An unconscious defense mechanism characterized by refusal to acknowledge
painful realities, thoughts, or feelings.
I had had a vision of my life that was very "rosy" and I couldn't seem to see what some of my other siblings were talking about. I had a very good life and I didn't see how they could have made some of the choices they had because I kept thinking we had the same up bringing. Then when I realized I was very co-dependent, I understood their choices, we all picked different ways of coping and my "drugs of choice" so to speak were co-dependency and denial.
I didn't allow myself to see that there was something wrong with our messy home, other than I preferred clean rooms. I didn't allow myself to see that my mom wasn't taking care of the house or my siblings at the time, I just did as much of it for her as I could. I didn't allow myself to see that my family wasn't fine. I didn't allow myself to see that my family wasn't as active in church as I thought we were. I didn't allow myself to believe that we were neglected in many ways. I didn't allow myself to see that my mom always being sick in bed or on her bed with her head in a book weren't good things. I didn't allow myself to see that her emotional explosions were frightening. I didn't allow myself to see that my mom was relying on me to be what I called myself which was "Second Mom" and sometimes turning away and leaving me to it all.
The problem was that I then continued this pattern of denial into my adult life. Once I was married and had children, the pattern of denial became the "normal" way I treated myself. I denied myself the basics of even food and rest. I would give my husband every opportunity to sleep while I would take care of the kids, even if I was exhausted. I kept thinking if I let him sleep then he would be happier with being with me and the kids. I gave up my sleep because I thought for sure it would make everything better. And the food situation, well, food just never really seemed that important to me. It was more important to take care of the things around the house than for me to stop and eat something. Another example is that I denied paying for myself to get a haircut. I would cut my hair myself so I wouldn't spend any money on me, it was some how okay in my mind for my husband to pay for a hair cut, but not me.
Worst of all, I denied myself love. I had always felt like it was more important that everyone else felt love. I didn't want my family to feel like they weren't loved, so it all went out to them. When I was younger it was to my sisters and my parents, when I was older it was to my husband and children. I didn't even realize that I needed to show love to myself. I denied my own wants and desires for the same reasons. It was more important that everyone else get what they wanted or needed, I was fine. I was always fine.
And last, but not least, I denied my emotions. I would lock them up inside and I wouldn't even let myself feel them. I had learned how to lock them up in my heart. I wouldn't share them with myself and definitely not with others as I didn't want to burden anyone.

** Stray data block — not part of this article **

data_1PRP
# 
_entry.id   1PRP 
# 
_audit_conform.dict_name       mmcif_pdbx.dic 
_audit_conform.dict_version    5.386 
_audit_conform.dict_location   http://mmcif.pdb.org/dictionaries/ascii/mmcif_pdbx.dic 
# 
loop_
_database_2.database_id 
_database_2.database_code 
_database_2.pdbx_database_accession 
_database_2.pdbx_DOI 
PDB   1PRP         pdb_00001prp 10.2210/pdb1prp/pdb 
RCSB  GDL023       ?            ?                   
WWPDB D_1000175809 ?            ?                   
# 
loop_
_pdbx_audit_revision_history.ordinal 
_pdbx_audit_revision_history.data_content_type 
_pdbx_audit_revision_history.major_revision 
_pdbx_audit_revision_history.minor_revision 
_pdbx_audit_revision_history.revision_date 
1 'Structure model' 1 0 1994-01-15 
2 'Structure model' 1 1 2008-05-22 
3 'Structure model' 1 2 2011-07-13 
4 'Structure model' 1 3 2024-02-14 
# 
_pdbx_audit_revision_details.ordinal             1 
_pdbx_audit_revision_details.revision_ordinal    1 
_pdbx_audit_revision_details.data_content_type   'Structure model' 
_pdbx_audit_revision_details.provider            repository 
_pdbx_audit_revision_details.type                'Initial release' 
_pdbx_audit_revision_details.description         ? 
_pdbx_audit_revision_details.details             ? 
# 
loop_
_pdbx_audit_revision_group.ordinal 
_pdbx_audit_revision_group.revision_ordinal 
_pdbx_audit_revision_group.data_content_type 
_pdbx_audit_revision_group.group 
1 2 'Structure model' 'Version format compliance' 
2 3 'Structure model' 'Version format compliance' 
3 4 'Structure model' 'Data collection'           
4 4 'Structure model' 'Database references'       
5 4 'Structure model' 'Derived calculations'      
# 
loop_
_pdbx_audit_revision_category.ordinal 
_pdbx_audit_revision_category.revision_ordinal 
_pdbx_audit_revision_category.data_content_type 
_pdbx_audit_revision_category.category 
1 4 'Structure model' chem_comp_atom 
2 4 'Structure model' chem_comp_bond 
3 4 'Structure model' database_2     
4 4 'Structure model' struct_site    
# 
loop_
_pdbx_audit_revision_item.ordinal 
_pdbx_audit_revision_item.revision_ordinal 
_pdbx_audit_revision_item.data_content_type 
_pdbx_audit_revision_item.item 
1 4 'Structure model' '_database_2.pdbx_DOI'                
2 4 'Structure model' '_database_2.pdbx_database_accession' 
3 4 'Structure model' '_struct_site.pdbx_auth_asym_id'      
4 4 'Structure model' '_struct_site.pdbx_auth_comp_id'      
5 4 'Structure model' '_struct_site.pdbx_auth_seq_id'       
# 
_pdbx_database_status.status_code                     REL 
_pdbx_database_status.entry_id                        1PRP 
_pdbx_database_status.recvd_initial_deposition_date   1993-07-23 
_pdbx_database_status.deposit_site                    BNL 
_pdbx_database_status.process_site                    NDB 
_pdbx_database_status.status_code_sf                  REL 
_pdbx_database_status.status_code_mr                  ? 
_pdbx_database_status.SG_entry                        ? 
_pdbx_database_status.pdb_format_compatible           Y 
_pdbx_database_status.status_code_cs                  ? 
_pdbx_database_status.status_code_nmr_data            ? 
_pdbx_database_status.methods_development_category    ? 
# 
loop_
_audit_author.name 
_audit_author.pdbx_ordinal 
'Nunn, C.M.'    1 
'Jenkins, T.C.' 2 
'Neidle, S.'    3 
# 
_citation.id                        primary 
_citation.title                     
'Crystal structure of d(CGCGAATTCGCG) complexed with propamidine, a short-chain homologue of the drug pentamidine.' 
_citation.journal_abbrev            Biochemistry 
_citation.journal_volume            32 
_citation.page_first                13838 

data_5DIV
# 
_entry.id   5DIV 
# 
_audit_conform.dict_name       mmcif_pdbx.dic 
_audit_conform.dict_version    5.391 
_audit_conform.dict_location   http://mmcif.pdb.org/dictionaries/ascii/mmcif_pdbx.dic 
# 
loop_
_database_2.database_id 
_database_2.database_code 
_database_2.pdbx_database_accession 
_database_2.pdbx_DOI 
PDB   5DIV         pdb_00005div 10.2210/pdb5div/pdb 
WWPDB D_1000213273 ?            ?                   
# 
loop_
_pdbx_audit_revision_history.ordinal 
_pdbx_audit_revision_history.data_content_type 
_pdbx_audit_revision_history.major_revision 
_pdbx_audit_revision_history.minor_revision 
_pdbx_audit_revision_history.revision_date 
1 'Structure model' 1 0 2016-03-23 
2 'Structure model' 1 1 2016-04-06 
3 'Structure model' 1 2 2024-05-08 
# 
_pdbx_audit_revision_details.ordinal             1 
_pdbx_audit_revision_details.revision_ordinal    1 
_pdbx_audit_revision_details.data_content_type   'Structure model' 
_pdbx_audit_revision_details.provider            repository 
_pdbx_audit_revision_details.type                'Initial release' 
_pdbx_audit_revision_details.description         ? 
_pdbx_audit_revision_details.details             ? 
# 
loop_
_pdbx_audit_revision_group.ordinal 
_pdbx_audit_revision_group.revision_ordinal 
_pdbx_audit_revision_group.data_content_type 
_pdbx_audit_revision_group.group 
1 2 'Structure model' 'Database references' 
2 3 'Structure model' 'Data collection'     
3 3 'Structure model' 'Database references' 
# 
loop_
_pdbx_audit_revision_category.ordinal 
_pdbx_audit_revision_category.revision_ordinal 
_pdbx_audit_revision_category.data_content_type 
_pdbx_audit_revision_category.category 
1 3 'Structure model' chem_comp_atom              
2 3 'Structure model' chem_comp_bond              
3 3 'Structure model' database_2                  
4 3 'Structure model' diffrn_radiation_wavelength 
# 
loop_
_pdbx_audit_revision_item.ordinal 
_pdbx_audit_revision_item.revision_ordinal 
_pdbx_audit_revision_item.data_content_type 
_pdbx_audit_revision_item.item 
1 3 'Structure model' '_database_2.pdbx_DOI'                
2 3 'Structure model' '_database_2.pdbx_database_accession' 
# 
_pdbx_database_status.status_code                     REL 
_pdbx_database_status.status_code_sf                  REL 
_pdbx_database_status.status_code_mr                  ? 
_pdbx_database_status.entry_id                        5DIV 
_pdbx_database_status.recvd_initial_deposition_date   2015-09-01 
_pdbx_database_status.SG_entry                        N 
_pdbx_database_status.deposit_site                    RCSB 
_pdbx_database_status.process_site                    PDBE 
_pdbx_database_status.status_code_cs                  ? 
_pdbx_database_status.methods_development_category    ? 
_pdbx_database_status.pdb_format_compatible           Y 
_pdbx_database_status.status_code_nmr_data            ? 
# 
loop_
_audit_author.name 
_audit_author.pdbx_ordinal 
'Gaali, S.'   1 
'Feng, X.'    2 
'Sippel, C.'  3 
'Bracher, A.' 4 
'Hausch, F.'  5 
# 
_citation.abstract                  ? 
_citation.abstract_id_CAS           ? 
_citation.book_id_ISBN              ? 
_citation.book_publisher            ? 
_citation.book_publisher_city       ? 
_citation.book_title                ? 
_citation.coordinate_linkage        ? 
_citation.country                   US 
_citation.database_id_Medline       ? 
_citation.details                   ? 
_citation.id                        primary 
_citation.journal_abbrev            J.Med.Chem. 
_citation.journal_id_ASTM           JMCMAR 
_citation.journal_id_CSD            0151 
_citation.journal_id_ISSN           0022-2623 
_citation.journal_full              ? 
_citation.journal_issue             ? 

Embracing truth and letting go of denial wasn't exactly easy, but once you see the truth and you understand the truth, the only thing you can do is move forward. I knew it was time to face truth and quit denying myself. We did a lot of different things in therapy to begin to do this process. One thing I did was reading my past journals. As I read my journals with new, non-co-dependent and truthful eyes I was shocked at what I saw in the old me. I saw how I let guys mistreat me and I was ashamed at how I just accepted it. I saw many things that in my life I had accepted as normal but now realized I wasn't seeing the reality of things at the time. It was very eye-opening and made me realize I needed to treat myself better.
Probably one of the best things I did was talking with my parents and sisters about growing up experiences. We started talking about painful experiences that we had never talked about and other family members weren't even aware of. We all started opening up to each other's pain and helping each other heal which was, and still is, a huge blessing for all of us.
I also opened myself up to see what was really inside me. I found ways to begin feeling my emotions which often was a painful process. I had to start by thinking about experiences and logically thinking how the average person would feel about that experience. I would write them down, then in daily life I would find ways to move with that thought, like throwing rocks when I was working in the back yard and saying, "I should be mad about . . ." and eventually the emotion would come out with the thought. Another way was doing Cranial Sacral Therapy which really helped me get in touch with emotions and pain I had locked in my body. I have followed these processes with sadness, joy and anger and I think fear is probably the next thing to follow this process with.
You can't fix anything if you can't see the problem and denial is a huge problem, but it blinds you to the fact that there is a problem there. I'll forever be grateful that the mask of denial was pulled off of me as now I see my life clearly and I've improved my life because of that. I've been able to let go so much of the past, forgive and move on and in doing that I open myself up to more happiness than I thought possible.